We all know that quantum computers, both quantum annealing and gate model, are extremely limited in the problems they can solve today. That’s because they can’t hold the number of variables that complex problems require.
As we explained in this article, each qubit within a quantum computer can only contain one data variable. So, for example, a 56 qubit machine can address 56 variables.
As part of our commitment to making quantum computing more readily available for enterprises to reap value from its power, we are working on a number of innovation initiatives to accelerate the application of quantum computers within businesses.
Innovation for Quantum Annealing
As you may know, due to the architecture and encoding of data within quantum annealing computers, for real-world problems you usually can’t embed as many variables as you’d think would ideally fit, and sometimes the number is much less.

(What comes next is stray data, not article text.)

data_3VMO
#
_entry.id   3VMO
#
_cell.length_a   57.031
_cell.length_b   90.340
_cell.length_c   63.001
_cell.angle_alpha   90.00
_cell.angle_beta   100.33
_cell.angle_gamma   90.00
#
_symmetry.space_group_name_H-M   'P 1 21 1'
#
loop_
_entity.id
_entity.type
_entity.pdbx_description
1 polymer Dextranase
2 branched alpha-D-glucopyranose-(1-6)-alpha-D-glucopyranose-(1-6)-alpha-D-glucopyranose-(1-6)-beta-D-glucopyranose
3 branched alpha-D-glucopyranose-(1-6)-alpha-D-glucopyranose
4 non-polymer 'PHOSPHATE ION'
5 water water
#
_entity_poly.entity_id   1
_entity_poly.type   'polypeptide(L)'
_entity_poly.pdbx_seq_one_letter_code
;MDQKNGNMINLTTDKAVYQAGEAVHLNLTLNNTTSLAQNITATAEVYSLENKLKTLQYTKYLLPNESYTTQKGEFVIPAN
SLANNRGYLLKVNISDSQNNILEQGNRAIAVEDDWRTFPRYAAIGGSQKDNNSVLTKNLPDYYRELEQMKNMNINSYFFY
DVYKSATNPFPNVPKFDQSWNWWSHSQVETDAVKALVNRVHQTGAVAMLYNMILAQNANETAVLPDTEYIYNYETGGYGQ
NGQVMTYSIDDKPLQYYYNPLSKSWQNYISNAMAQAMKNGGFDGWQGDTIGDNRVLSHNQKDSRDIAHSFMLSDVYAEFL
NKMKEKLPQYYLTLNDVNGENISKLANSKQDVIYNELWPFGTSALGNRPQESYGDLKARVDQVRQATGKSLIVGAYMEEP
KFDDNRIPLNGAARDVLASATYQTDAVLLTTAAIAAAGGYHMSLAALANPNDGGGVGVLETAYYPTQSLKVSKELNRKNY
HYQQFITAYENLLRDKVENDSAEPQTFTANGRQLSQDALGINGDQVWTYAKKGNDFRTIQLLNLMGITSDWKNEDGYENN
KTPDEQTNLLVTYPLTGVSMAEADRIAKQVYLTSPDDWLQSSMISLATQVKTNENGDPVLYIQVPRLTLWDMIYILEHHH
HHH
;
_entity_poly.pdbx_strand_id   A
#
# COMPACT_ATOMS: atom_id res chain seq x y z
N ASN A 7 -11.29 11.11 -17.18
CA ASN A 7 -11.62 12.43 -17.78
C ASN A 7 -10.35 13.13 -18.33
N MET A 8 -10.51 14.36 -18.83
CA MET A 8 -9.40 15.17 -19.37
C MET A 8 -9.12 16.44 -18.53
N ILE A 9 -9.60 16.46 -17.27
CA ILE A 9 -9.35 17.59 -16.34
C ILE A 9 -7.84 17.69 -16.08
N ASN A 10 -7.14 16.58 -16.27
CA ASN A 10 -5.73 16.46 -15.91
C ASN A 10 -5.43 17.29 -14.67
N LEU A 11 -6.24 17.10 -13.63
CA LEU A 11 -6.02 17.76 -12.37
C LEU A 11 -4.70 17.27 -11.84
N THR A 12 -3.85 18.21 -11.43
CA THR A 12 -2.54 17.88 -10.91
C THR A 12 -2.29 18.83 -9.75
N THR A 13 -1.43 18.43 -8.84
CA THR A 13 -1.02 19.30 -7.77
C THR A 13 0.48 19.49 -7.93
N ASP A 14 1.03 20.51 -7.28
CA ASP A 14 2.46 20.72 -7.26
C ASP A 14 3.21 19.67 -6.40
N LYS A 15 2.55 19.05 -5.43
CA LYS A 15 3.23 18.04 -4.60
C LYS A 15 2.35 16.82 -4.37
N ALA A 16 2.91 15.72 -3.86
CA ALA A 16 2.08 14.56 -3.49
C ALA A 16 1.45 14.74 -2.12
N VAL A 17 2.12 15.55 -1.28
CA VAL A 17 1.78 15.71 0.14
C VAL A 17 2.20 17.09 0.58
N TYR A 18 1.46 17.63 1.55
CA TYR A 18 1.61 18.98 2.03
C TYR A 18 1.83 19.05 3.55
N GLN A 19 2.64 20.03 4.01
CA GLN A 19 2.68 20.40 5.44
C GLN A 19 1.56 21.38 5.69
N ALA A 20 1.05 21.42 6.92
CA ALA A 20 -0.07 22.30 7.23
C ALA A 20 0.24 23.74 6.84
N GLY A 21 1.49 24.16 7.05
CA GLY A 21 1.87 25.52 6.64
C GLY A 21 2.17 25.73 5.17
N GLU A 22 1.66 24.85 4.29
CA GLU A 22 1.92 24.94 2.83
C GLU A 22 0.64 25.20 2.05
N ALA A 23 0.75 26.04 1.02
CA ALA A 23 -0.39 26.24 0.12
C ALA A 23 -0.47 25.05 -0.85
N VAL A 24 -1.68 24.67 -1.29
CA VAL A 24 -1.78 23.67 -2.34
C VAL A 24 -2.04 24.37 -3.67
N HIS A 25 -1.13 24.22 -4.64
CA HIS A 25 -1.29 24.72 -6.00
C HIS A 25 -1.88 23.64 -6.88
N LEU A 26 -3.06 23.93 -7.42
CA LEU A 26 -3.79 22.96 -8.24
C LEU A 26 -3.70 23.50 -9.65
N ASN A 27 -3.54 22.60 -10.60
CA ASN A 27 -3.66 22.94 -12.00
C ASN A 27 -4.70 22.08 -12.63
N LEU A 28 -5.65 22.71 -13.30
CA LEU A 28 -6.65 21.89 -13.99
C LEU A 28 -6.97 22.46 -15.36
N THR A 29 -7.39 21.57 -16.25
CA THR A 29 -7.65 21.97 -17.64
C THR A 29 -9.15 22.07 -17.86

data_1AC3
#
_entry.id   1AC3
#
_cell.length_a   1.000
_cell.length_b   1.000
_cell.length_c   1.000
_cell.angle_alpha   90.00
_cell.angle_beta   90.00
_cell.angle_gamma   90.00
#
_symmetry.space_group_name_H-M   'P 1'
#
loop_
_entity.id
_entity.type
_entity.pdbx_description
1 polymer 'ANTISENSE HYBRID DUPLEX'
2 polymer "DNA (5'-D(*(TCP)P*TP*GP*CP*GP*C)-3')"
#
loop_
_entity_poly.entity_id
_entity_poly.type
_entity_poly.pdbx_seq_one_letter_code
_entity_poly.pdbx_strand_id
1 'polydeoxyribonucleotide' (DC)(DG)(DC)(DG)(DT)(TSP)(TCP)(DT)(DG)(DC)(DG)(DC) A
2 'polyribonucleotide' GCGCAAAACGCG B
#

The number varies widely depending on the topology of the qubits in the QPU and details of the problem being solved.
For example, say you’re only able to ingest ~150 variables in a given annealing QPU. That limits the size of problem you can solve today, reducing the QPU’s ability to benefit real-world problem solving.
We recently presented a poster at AQC 2021 discussing an innovation for quantum annealing we are exploring here at QCI.
Domain-wall encoding is designed to relax this barrier, empowering more variables for real-world problems to be ingested within a quantum annealer.
For common real-world examples, we expect domain-wall encoding to expand the variable count by more than 3X.
Here’s a link to the poster for your innovation reading.
Domain-wall encoding versus one-hot encoding in quantum annealing.